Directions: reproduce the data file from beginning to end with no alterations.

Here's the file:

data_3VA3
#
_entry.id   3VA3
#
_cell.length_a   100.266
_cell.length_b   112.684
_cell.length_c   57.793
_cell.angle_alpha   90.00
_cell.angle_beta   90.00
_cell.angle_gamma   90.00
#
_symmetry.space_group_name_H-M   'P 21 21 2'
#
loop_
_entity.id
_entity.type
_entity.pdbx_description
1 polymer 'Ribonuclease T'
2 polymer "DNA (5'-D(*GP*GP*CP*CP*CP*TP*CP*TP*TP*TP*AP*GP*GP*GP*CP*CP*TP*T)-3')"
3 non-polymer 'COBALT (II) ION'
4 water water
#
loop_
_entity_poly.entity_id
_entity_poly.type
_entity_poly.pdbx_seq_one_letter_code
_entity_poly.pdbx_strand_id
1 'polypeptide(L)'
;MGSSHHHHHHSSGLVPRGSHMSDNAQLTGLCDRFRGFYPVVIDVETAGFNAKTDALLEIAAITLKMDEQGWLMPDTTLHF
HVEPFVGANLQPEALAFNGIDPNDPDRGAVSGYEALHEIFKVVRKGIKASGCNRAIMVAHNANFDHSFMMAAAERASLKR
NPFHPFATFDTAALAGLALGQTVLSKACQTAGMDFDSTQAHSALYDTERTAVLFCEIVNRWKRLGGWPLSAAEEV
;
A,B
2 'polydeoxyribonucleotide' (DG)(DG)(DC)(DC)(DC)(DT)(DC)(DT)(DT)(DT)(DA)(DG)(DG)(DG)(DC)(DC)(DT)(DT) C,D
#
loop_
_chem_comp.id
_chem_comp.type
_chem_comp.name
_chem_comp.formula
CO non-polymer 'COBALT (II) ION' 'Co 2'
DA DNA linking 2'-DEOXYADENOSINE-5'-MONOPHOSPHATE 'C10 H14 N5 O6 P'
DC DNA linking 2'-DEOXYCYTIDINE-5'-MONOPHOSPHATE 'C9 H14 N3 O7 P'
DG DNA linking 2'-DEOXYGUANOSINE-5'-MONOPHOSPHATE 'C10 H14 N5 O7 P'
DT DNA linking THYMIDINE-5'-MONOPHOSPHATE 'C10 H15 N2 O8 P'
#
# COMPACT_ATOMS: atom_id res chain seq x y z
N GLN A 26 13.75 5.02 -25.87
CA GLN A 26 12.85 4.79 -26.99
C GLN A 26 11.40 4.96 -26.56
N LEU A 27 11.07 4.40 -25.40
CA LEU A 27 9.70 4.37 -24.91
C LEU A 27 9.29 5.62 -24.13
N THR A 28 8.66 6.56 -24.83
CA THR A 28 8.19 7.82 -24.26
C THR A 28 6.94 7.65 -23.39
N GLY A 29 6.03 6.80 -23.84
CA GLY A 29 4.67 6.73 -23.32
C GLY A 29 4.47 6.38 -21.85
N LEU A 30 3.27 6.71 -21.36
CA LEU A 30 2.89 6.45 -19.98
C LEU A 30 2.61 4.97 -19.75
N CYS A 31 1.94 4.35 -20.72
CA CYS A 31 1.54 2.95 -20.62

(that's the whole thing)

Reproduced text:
data_3VA3
#
_entry.id   3VA3
#
_cell.length_a   100.266
_cell.length_b   112.684
_cell.length_c   57.793
_cell.angle_alpha   90.00
_cell.angle_beta   90.00
_cell.angle_gamma   90.00
#
_symmetry.space_group_name_H-M   'P 21 21 2'
#
loop_
_entity.id
_entity.type
_entity.pdbx_description
1 polymer 'Ribonuclease T'
2 polymer "DNA (5'-D(*GP*GP*CP*CP*CP*TP*CP*TP*TP*TP*AP*GP*GP*GP*CP*CP*TP*T)-3')"
3 non-polymer 'COBALT (II) ION'
4 water water
#
loop_
_entity_poly.entity_id
_entity_poly.type
_entity_poly.pdbx_seq_one_letter_code
_entity_poly.pdbx_strand_id
1 'polypeptide(L)'
;MGSSHHHHHHSSGLVPRGSHMSDNAQLTGLCDRFRGFYPVVIDVETAGFNAKTDALLEIAAITLKMDEQGWLMPDTTLHF
HVEPFVGANLQPEALAFNGIDPNDPDRGAVSGYEALHEIFKVVRKGIKASGCNRAIMVAHNANFDHSFMMAAAERASLKR
NPFHPFATFDTAALAGLALGQTVLSKACQTAGMDFDSTQAHSALYDTERTAVLFCEIVNRWKRLGGWPLSAAEEV
;
A,B
2 'polydeoxyribonucleotide' (DG)(DG)(DC)(DC)(DC)(DT)(DC)(DT)(DT)(DT)(DA)(DG)(DG)(DG)(DC)(DC)(DT)(DT) C,D
#
loop_
_chem_comp.id
_chem_comp.type
_chem_comp.name
_chem_comp.formula
CO non-polymer 'COBALT (II) ION' 'Co 2'
DA DNA linking 2'-DEOXYADENOSINE-5'-MONOPHOSPHATE 'C10 H14 N5 O6 P'
DC DNA linking 2'-DEOXYCYTIDINE-5'-MONOPHOSPHATE 'C9 H14 N3 O7 P'
DG DNA linking 2'-DEOXYGUANOSINE-5'-MONOPHOSPHATE 'C10 H14 N5 O7 P'
DT DNA linking THYMIDINE-5'-MONOPHOSPHATE 'C10 H15 N2 O8 P'
#
# COMPACT_ATOMS: atom_id res chain seq x y z
N GLN A 26 13.75 5.02 -25.87
CA GLN A 26 12.85 4.79 -26.99
C GLN A 26 11.40 4.96 -26.56
N LEU A 27 11.07 4.40 -25.40
CA LEU A 27 9.70 4.37 -24.91
C LEU A 27 9.29 5.62 -24.13
N THR A 28 8.66 6.56 -24.83
CA THR A 28 8.19 7.82 -24.26
C THR A 28 6.94 7.65 -23.39
N GLY A 29 6.03 6.80 -23.84
CA GLY A 29 4.67 6.73 -23.32
C GLY A 29 4.47 6.38 -21.85
N LEU A 30 3.27 6.71 -21.36
CA LEU A 30 2.89 6.45 -19.98
C LEU A 30 2.61 4.97 -19.75
N CYS A 31 1.94 4.35 -20.72
CA CYS A 31 1.54 2.95 -20.62